My research explores the abiotic fate of agrochemicals in the aquatic environment.
I am currently interested specifically in the photochemical fate of herbicides identified by the USGS
as emerging agrochemicals. We have examined the photochemistry of imazethapyr, an imidazolinone herbicide in aqueous solution
as a function of pH, NOM (natural organic matter) concentration, and wavelength of light.
We have also examined the photochemisry of imazethapyr when it is sorbed to plant (corn or soybean) waxes. We are currently funded by the National Science Foundation
to extend this work to the entire family of imidazolinone herbicides (see "Research" tab). We are also still working on the the photochemistry of
compounds such as nicosulfuron, a sulfonylurea herbicide, and flumetsulam.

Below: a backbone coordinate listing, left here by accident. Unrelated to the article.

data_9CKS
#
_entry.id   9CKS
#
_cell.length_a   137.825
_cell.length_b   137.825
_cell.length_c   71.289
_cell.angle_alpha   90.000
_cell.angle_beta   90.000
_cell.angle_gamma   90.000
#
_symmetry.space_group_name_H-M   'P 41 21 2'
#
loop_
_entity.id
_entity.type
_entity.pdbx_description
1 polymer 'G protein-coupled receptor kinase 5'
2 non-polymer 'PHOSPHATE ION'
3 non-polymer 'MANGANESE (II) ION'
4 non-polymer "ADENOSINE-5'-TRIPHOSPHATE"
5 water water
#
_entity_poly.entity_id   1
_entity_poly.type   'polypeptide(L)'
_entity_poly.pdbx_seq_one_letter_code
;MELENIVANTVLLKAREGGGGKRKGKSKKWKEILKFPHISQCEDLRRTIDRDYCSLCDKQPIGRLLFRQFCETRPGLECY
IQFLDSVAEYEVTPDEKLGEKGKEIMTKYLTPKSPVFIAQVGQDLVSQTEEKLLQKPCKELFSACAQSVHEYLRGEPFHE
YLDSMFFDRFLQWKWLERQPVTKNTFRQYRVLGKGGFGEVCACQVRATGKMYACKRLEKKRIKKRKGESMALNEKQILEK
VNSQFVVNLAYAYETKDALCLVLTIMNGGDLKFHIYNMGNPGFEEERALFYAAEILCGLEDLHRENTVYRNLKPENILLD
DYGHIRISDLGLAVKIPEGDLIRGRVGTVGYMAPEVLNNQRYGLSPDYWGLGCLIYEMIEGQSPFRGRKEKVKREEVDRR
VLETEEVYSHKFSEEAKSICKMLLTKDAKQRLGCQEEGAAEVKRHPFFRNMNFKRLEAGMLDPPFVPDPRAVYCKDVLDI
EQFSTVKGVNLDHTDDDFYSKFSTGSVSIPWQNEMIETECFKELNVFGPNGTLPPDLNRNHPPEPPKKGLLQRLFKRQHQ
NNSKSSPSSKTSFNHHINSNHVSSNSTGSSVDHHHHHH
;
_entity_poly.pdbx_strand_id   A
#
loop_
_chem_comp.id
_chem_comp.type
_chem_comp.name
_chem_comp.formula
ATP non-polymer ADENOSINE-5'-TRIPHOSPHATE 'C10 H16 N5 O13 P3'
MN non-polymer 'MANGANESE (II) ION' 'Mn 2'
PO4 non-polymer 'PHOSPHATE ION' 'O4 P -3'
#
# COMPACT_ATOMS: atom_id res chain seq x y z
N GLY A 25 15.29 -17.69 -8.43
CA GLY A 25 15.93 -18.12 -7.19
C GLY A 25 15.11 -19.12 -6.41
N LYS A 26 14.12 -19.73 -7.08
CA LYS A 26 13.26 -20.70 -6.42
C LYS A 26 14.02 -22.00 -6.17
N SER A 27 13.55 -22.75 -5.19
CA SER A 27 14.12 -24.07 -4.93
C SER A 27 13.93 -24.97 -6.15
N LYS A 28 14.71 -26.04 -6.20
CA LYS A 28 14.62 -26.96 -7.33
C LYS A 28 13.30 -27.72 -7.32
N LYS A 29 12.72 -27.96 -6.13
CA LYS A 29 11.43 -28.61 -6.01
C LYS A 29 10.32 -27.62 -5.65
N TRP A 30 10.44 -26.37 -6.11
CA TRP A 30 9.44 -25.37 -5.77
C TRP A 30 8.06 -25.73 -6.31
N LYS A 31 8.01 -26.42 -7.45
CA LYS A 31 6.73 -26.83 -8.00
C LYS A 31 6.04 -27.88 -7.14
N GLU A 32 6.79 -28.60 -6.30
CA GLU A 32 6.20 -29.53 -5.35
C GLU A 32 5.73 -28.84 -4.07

This work involves a variety of analytical techniques such as UV-Vis spectroscopy, gas chromatography, liquid
chromatography, mass spectrometry, and ion chromatography. In addition, time is spent on developing data
analysis and kinetic modeling skills. Our group of undergraduate students has presented their work at national, regional,
and local meetings and has written a peer-reviewed journal article on the photochemsity of imazethapyr (Link to ACS Article).
Postdoctoral Fellowship, Purdue University, 2006
Ph.D., Physical Chemistry, University of Minnesota, 2005
B.S., Chemistry, Saint Mary's University of Minnesota, 2001